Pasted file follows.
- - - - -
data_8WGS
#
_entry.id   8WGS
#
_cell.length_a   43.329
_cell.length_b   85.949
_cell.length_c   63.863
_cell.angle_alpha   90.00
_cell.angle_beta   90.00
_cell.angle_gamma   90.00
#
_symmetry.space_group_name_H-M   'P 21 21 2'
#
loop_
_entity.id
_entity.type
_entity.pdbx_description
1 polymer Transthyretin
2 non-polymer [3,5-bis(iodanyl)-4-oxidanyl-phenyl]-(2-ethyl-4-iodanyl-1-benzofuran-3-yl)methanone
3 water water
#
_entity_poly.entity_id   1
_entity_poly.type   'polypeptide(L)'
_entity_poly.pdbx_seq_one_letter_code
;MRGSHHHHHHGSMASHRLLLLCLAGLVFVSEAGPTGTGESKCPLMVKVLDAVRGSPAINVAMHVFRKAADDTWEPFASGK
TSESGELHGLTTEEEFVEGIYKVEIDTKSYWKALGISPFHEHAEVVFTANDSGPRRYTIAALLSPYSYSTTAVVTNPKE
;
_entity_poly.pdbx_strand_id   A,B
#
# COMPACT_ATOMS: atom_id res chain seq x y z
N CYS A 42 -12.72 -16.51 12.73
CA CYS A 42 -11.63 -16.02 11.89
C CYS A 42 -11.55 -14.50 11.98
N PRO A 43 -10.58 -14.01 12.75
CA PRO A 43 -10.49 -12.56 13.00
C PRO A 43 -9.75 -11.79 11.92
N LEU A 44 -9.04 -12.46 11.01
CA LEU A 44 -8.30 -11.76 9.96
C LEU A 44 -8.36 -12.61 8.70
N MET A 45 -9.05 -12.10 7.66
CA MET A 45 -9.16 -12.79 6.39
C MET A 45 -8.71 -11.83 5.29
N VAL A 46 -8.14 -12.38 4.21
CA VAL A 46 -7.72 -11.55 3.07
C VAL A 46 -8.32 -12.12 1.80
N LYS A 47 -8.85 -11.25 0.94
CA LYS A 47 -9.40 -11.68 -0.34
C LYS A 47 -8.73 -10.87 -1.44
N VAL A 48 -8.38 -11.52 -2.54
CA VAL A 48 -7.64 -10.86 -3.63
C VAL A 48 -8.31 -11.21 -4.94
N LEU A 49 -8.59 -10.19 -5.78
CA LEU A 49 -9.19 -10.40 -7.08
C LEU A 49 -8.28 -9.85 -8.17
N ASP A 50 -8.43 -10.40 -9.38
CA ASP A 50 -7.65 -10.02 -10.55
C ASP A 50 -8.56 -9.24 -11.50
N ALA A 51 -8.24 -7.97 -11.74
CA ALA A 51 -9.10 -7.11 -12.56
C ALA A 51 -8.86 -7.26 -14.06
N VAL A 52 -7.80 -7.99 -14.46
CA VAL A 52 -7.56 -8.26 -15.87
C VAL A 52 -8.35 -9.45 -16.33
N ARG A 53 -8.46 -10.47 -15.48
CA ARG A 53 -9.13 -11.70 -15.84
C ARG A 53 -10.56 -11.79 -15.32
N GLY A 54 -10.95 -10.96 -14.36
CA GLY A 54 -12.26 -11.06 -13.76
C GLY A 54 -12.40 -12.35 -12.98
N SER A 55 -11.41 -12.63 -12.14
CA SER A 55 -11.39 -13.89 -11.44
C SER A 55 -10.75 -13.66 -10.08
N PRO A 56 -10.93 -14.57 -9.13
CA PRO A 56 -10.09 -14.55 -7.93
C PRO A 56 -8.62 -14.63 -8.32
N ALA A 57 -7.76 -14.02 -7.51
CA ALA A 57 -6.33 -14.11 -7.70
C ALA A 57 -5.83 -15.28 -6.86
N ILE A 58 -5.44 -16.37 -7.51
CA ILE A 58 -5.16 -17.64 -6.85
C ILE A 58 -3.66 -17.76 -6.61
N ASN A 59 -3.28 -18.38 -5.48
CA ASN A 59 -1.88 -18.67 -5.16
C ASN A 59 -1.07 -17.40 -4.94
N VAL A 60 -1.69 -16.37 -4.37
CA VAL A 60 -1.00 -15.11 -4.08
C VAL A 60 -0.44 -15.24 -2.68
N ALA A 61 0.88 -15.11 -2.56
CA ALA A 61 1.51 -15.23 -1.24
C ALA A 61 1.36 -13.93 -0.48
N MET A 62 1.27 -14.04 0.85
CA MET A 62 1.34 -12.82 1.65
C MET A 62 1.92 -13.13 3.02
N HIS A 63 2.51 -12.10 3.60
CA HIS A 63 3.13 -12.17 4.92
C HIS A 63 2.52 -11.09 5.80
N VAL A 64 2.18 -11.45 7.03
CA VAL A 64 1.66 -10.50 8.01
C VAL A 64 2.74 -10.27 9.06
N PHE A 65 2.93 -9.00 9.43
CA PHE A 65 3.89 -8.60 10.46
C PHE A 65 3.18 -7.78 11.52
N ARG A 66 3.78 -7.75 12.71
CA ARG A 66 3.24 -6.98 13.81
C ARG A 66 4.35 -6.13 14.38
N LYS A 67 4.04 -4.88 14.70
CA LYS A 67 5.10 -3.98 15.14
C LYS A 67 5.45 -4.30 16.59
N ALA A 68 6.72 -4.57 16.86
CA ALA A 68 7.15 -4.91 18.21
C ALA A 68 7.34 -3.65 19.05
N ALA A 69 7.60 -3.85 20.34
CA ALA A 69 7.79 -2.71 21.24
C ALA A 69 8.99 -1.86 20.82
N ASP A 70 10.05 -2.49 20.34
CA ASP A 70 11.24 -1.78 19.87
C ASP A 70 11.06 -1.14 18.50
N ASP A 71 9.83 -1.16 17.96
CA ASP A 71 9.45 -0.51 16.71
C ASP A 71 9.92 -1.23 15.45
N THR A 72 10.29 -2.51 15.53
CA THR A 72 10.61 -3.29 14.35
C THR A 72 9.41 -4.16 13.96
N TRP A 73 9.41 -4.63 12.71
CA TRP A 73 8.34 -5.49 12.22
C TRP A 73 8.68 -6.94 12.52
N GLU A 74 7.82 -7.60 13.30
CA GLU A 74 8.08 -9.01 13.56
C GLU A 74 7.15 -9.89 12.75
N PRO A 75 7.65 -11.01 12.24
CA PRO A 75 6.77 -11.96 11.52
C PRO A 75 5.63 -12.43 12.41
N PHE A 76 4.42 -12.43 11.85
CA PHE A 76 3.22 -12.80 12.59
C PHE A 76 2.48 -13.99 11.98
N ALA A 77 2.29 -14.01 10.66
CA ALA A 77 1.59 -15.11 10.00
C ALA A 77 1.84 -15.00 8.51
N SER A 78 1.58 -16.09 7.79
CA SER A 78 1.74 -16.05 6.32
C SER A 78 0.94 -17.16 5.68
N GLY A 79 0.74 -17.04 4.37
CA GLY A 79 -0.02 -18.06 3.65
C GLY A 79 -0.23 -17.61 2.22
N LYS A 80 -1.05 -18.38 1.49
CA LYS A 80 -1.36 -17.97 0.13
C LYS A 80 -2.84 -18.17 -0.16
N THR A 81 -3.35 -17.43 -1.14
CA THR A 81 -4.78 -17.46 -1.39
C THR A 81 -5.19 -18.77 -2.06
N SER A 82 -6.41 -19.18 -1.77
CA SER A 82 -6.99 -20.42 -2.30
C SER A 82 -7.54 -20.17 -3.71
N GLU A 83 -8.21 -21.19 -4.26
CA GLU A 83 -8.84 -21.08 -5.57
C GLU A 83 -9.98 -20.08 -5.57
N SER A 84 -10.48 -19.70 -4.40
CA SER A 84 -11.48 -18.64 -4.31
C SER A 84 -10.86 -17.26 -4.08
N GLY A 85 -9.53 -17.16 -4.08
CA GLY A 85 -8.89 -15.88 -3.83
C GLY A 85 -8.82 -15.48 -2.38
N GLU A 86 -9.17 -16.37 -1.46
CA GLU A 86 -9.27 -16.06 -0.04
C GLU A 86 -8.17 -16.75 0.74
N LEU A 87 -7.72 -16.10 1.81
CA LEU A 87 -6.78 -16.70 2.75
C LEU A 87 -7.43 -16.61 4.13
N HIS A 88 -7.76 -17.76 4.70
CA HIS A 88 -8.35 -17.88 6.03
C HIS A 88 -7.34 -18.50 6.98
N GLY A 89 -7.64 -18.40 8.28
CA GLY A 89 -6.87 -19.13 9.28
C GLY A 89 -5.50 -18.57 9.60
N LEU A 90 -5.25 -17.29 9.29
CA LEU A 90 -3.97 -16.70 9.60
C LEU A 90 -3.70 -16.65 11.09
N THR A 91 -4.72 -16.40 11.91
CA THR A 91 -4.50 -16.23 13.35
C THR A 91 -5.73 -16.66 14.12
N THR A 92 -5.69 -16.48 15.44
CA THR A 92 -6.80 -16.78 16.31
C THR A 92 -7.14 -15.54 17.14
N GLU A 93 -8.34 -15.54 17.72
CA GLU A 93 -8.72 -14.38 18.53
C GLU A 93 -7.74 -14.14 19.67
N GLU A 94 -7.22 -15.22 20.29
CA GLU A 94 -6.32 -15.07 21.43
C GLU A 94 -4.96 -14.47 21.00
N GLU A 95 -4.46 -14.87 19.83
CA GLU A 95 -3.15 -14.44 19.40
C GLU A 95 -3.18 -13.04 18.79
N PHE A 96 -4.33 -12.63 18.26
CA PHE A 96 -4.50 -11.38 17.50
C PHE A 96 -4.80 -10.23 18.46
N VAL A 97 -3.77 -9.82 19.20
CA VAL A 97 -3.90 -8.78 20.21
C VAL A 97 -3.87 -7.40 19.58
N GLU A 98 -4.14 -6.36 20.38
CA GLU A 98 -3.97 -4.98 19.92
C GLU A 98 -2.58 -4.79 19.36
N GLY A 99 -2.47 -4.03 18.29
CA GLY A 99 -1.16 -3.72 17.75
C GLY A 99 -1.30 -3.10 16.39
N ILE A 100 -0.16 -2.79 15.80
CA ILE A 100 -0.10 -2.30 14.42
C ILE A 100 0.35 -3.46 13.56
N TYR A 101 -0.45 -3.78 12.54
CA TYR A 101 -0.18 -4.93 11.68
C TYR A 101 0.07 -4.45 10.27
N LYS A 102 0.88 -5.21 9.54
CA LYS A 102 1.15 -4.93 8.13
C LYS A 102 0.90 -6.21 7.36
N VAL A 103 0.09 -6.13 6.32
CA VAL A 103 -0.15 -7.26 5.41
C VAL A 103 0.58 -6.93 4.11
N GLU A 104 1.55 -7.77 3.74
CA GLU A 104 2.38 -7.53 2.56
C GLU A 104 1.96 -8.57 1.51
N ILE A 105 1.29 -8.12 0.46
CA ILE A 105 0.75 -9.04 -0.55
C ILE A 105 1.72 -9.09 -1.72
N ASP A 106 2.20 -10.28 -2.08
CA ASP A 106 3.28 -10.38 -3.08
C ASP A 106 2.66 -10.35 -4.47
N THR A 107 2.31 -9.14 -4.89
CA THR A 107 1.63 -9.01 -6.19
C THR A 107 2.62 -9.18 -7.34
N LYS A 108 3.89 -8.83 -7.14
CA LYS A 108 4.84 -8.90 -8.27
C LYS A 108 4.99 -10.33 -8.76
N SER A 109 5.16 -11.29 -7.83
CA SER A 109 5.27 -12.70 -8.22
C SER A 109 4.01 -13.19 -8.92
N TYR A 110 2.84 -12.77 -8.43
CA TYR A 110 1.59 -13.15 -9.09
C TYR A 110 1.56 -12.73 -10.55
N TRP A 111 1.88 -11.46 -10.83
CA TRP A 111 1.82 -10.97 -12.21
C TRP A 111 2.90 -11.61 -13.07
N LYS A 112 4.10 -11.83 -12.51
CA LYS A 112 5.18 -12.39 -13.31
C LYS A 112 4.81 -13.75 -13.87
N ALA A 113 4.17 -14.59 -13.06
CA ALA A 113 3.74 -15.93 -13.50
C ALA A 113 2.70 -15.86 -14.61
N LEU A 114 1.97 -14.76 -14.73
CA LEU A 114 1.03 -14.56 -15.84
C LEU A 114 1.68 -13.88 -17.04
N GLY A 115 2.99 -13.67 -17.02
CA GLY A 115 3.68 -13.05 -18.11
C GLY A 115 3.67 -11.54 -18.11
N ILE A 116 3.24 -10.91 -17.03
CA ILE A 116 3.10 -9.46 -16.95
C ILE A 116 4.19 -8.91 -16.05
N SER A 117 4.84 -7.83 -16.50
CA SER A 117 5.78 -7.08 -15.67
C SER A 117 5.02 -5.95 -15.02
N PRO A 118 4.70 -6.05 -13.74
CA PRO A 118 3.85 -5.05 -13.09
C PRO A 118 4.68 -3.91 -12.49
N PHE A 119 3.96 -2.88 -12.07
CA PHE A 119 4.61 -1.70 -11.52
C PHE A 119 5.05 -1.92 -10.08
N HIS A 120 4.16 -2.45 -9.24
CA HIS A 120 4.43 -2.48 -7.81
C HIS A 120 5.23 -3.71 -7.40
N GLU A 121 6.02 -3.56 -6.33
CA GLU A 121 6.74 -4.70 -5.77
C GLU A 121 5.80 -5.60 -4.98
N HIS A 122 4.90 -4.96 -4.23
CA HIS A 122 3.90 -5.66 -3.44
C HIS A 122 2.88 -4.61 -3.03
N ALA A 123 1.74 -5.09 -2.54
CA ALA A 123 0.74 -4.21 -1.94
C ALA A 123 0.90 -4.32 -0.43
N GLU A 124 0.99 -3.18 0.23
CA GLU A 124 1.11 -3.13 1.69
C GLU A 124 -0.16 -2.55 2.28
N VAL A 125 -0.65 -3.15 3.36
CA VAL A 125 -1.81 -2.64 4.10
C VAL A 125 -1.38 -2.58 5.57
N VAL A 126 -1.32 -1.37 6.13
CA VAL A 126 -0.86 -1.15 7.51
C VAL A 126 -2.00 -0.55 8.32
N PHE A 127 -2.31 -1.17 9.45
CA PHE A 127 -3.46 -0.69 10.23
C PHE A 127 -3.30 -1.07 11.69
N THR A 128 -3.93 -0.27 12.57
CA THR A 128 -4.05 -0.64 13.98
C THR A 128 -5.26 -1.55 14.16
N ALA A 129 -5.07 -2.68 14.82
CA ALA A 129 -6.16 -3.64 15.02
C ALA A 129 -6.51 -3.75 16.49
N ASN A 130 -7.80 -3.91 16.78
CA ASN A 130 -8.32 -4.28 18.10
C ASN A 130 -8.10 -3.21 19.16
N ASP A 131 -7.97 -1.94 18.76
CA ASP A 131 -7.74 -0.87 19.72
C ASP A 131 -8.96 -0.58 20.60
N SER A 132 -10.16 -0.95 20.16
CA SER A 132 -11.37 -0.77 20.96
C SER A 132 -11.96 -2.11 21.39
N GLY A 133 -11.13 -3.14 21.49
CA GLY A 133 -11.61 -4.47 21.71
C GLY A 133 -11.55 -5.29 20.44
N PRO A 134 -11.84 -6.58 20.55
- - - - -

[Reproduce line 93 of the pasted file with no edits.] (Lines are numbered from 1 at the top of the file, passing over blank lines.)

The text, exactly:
C MET A 62 1.92 -13.13 3.02